This has to be the only business where you want a rejection to be personal.
So you get one addressed to your OWN CERTIFIABLE NAME, telling you how wonderful your writing is and how some other agent will surely snatch you up.
You glow. It is a rejection, but a nice, complimentary one!
Not so fast, Speedy.
That super-duper-personalized-rejection may yet be…
A couple of years ago, there was a big dialogue between the agenting and submitting community about rejection letters. So the agents rewrote their form rejections to be kinder. Gentler.
And consequently, harder to discern from personal rejections.
A personal rejection letter will have at least one of these tell-tale signs:
- Reference to a character by name. (“Jane was just a little too plain for me.”)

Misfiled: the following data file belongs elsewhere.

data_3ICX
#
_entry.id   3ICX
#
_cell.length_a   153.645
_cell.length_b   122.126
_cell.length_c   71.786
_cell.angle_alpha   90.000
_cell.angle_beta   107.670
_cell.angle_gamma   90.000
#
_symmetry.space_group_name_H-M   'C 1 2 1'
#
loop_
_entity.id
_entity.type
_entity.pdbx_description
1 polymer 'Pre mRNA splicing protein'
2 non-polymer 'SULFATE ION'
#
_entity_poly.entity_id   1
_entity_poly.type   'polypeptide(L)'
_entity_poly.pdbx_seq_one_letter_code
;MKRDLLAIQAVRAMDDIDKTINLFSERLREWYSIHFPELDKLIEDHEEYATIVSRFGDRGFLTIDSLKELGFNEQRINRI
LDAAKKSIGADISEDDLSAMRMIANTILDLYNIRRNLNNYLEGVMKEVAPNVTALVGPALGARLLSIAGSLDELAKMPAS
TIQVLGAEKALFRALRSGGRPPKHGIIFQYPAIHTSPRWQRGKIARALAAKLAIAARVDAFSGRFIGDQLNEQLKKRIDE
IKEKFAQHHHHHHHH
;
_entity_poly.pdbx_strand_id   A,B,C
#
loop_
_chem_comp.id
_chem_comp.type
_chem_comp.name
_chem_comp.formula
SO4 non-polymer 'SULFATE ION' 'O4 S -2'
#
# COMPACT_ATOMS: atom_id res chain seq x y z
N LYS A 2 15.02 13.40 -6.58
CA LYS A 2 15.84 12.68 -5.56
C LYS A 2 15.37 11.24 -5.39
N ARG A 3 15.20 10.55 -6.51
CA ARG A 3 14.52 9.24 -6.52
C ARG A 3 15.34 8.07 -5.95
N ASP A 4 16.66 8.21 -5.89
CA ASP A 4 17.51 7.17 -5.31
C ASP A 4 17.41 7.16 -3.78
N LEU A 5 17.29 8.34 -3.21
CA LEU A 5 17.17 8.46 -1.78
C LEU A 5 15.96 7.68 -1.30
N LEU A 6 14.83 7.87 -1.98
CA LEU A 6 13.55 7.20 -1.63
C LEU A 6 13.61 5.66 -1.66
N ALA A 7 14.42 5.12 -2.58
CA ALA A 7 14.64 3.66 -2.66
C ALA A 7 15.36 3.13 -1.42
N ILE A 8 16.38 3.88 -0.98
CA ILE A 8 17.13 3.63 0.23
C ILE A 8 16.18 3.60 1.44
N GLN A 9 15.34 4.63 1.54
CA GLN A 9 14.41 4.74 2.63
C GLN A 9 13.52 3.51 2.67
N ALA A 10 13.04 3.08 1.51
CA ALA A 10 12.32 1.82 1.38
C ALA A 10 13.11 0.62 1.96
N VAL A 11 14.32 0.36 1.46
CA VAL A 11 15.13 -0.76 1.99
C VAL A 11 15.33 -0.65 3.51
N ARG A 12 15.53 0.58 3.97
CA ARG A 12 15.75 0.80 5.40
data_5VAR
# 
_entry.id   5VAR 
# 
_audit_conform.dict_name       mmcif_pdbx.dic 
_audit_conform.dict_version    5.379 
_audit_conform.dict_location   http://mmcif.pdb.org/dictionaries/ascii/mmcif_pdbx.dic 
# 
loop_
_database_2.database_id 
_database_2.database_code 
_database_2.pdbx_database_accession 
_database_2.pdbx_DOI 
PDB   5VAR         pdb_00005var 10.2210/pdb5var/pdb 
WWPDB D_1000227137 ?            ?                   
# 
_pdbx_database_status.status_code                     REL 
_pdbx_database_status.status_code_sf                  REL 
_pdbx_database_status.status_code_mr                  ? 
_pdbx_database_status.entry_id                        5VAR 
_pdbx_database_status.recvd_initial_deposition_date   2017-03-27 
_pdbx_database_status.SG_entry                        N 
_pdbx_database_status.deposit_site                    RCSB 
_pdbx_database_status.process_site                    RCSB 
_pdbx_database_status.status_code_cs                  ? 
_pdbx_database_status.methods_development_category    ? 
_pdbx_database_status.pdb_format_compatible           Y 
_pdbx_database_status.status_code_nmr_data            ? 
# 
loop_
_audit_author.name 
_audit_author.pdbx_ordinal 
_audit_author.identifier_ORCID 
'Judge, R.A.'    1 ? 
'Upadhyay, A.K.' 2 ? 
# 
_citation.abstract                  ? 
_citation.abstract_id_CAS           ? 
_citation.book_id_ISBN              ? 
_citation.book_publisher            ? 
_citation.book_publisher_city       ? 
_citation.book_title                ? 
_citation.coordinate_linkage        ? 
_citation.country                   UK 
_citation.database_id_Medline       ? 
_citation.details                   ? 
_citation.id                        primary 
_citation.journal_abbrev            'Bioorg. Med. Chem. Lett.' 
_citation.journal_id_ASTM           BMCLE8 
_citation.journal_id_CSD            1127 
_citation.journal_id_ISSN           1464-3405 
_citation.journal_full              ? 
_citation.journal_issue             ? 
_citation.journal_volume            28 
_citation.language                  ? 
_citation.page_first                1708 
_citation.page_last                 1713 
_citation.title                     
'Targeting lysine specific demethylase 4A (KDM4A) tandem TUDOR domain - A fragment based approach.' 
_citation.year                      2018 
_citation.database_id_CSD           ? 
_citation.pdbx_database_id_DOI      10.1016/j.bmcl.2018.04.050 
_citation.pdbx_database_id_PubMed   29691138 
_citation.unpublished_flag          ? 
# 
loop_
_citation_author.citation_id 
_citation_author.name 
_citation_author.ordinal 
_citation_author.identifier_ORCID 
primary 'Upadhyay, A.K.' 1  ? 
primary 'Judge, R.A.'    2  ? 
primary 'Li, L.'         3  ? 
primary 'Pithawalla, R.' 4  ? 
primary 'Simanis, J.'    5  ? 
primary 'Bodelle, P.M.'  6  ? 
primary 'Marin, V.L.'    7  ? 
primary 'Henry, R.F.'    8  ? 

- Mention of certain mechanics of a novel, such as plot, dialogue, etc. (“The plot wore a little thin around page 6721.”)
- Allusion to the time period or locale your novel is set in. (“Though WWII is my favorite conflagration, the characters didn’t ring true for me.”)
- Description of your style. (“I enjoyed your one-word sentences.”)
- Discussion of plot points. (“The climax at the O.K. corral was a bit derivative.”)
- Revelation of an emotion your work solicited. (“I nearly fainted when both of Jean-Louis’ hands got caught in the cotton gin.”)
- Disclosure of the path your work took in-house. (“I loved the purple cow, but the Committee for Squashing Dreams didn’t see how they would market it.”)
In short, anything that can only be ascribed to YOUR manuscript.
While it’s nice that agents/editors take writers’ fragile *cough* egos into account when writing rejections, I think I like the good old days better, when a standard rejection looked like one.